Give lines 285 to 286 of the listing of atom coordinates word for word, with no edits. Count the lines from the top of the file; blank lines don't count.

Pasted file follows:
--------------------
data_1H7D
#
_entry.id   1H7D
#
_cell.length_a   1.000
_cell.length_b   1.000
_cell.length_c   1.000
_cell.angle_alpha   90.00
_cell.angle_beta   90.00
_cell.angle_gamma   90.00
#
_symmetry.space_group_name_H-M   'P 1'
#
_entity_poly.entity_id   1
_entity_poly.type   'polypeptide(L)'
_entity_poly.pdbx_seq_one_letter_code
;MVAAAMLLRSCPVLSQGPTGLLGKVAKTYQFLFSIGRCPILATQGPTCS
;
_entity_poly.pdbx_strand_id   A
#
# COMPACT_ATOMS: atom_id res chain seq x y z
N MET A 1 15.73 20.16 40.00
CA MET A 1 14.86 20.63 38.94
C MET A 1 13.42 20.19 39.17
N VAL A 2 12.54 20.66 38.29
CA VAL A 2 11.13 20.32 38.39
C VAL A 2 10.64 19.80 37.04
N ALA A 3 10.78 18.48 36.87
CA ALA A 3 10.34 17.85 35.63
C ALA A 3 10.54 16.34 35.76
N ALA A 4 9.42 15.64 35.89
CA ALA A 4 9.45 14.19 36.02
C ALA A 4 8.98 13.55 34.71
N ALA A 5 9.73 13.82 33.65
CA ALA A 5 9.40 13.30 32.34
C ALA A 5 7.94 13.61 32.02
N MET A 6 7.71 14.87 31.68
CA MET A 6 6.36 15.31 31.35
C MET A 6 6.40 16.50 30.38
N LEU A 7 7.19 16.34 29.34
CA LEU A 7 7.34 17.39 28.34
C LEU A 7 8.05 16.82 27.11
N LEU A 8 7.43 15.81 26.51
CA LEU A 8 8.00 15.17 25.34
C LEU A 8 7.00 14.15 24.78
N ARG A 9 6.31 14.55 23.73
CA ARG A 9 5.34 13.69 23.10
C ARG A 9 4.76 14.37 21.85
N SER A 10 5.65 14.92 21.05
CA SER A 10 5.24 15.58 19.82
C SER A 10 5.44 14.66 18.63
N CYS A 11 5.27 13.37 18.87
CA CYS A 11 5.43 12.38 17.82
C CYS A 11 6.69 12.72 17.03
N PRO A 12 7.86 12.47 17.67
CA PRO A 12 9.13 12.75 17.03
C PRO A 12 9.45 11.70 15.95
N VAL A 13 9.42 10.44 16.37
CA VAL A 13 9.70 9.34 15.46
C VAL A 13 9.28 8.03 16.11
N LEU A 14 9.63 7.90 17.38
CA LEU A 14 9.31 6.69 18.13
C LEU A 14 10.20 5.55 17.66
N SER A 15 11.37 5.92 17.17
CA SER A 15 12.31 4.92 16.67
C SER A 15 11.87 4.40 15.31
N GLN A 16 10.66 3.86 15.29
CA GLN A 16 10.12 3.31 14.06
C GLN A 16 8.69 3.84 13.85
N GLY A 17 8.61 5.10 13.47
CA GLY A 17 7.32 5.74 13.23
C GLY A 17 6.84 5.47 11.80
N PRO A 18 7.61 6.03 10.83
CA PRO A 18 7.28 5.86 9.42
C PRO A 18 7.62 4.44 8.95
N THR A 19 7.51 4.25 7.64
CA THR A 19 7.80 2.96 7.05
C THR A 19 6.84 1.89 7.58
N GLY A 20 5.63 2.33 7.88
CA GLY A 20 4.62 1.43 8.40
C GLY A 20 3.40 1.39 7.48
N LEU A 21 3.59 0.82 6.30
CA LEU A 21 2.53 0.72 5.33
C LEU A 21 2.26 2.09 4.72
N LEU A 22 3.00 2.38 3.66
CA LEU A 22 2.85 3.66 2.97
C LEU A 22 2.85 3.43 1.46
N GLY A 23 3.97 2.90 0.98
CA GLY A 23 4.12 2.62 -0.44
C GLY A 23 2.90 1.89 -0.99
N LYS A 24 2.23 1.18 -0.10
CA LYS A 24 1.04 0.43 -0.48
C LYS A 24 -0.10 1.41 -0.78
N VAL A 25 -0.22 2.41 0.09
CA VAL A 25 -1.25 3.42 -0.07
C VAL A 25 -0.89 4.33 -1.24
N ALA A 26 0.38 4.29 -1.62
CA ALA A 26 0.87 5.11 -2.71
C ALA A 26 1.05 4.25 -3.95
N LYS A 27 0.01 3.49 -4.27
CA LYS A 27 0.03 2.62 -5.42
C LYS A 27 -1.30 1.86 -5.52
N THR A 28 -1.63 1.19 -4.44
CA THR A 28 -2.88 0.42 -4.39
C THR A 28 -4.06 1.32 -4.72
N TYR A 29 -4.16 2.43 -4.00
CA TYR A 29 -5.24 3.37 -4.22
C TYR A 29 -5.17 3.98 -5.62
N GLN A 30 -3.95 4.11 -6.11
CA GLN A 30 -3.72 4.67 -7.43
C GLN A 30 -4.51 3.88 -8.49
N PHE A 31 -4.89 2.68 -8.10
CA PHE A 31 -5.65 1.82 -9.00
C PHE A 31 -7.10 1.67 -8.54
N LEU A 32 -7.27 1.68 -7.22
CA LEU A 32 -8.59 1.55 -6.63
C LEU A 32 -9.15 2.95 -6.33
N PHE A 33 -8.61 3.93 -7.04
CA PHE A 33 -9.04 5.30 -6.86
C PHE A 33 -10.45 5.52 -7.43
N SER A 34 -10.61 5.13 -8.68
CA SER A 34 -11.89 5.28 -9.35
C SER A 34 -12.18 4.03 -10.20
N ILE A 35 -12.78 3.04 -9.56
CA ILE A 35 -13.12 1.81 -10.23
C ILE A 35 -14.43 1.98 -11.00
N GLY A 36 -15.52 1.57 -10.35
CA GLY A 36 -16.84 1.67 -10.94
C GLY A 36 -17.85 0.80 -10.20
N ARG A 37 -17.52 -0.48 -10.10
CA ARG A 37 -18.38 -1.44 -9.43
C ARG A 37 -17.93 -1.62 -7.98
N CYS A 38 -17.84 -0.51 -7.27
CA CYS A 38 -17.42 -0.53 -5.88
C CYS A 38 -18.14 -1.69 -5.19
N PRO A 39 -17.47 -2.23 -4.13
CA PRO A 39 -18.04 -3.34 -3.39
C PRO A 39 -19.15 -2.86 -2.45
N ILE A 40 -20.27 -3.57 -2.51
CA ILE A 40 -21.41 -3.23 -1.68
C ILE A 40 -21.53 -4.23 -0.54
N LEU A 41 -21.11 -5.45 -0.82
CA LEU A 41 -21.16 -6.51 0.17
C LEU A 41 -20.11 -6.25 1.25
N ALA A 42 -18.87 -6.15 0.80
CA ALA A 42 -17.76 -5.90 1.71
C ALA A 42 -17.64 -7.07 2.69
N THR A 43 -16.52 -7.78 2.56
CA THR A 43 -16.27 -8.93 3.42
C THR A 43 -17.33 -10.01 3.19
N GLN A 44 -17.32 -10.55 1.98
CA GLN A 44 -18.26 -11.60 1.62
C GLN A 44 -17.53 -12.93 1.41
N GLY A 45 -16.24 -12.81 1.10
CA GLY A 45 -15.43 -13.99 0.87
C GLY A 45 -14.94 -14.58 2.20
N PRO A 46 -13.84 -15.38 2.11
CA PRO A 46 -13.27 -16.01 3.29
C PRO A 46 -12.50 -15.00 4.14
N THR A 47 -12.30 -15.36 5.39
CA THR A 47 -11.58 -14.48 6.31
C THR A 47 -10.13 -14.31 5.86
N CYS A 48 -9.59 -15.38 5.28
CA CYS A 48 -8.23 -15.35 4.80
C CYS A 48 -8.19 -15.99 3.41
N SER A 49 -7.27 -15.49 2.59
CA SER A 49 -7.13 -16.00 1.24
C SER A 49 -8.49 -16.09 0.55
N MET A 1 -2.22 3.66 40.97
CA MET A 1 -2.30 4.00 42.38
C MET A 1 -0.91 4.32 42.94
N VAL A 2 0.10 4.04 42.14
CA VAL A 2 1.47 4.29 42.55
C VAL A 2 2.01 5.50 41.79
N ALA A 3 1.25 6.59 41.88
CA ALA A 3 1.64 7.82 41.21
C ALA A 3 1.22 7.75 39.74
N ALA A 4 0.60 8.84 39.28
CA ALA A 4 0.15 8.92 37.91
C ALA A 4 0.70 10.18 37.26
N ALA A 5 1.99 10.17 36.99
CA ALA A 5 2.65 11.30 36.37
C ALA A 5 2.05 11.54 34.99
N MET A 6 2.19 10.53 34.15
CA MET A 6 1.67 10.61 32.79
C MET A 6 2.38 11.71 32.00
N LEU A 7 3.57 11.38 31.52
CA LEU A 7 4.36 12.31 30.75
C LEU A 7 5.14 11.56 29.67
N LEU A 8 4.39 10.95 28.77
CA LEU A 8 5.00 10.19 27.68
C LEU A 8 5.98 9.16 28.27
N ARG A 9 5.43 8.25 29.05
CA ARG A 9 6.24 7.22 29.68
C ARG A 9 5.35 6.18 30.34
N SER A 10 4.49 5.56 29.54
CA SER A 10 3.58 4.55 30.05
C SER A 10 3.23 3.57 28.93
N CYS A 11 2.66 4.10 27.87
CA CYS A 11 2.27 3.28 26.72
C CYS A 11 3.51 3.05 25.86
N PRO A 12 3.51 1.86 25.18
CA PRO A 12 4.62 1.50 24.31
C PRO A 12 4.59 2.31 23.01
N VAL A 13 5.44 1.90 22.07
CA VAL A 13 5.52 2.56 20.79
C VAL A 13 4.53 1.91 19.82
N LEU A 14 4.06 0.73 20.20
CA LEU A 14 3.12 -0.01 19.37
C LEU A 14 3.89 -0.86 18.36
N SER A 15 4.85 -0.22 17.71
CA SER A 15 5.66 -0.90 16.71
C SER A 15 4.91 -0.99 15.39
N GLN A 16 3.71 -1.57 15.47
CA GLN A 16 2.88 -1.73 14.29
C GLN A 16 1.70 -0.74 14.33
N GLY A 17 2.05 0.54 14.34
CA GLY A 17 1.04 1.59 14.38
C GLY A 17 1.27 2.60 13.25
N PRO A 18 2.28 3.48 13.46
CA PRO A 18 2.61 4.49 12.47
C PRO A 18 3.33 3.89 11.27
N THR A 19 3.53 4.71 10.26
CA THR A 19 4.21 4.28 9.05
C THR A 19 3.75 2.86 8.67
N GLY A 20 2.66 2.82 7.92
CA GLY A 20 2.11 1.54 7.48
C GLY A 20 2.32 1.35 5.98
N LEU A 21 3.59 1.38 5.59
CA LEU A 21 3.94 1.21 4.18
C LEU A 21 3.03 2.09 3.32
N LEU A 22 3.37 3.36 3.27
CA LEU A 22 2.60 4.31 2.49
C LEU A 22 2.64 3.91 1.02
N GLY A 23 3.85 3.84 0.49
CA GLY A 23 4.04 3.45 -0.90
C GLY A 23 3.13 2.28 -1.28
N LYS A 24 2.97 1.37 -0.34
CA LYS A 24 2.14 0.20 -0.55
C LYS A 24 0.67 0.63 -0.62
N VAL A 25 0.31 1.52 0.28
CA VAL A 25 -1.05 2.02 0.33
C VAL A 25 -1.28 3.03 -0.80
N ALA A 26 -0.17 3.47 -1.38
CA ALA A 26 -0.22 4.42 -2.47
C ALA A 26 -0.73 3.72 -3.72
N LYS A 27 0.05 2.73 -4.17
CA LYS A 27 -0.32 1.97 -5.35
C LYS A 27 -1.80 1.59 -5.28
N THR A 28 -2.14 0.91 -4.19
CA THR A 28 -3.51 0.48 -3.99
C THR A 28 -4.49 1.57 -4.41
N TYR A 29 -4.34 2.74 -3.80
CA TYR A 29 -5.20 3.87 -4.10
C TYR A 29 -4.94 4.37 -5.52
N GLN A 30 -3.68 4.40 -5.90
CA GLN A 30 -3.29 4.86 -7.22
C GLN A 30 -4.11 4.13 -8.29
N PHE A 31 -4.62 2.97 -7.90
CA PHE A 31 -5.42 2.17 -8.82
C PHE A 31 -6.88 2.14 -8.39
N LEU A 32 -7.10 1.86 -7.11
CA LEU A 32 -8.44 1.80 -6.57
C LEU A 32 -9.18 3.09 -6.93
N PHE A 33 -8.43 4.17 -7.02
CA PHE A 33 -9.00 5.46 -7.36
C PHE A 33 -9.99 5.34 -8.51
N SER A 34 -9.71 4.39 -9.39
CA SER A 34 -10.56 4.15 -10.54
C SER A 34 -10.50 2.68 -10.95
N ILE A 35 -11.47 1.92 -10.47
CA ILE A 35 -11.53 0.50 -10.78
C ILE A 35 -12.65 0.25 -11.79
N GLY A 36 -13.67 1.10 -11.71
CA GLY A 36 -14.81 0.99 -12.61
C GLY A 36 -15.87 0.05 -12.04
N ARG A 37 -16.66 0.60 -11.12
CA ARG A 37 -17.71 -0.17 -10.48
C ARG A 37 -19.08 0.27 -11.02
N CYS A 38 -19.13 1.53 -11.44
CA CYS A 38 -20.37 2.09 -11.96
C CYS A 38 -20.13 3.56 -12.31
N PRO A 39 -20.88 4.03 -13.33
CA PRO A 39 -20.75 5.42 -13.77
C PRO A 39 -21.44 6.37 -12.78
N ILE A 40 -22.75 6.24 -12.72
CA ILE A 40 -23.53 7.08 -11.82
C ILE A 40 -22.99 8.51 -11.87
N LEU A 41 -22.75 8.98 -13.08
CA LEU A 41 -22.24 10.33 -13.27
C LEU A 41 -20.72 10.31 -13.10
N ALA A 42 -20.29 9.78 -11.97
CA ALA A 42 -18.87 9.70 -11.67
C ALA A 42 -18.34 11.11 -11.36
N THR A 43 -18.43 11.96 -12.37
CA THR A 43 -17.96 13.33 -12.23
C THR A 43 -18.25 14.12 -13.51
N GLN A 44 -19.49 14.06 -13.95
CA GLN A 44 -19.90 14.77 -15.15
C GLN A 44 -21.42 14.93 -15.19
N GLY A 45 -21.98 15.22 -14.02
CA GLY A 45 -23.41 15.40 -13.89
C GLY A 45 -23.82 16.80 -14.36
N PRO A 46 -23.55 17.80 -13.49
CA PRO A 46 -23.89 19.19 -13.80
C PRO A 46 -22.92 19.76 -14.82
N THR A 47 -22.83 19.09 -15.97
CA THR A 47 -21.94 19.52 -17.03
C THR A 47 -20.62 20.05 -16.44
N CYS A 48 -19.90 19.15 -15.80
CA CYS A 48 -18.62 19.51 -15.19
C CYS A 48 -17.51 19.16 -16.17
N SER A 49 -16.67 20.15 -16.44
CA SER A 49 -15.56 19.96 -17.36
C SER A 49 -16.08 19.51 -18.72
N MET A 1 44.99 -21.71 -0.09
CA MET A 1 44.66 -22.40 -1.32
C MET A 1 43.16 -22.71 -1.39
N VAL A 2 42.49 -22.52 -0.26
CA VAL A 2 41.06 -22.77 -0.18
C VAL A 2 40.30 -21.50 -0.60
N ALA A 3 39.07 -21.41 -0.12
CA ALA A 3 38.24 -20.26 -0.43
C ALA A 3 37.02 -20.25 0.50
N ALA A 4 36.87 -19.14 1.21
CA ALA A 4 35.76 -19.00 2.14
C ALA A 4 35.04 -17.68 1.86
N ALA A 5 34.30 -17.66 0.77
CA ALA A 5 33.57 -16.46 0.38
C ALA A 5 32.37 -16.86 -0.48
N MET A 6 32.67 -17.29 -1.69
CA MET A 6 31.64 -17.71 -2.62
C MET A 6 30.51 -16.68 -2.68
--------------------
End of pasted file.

C PRO A 39 -21.44 6.37 -12.78
N ILE A 40 -22.75 6.24 -12.72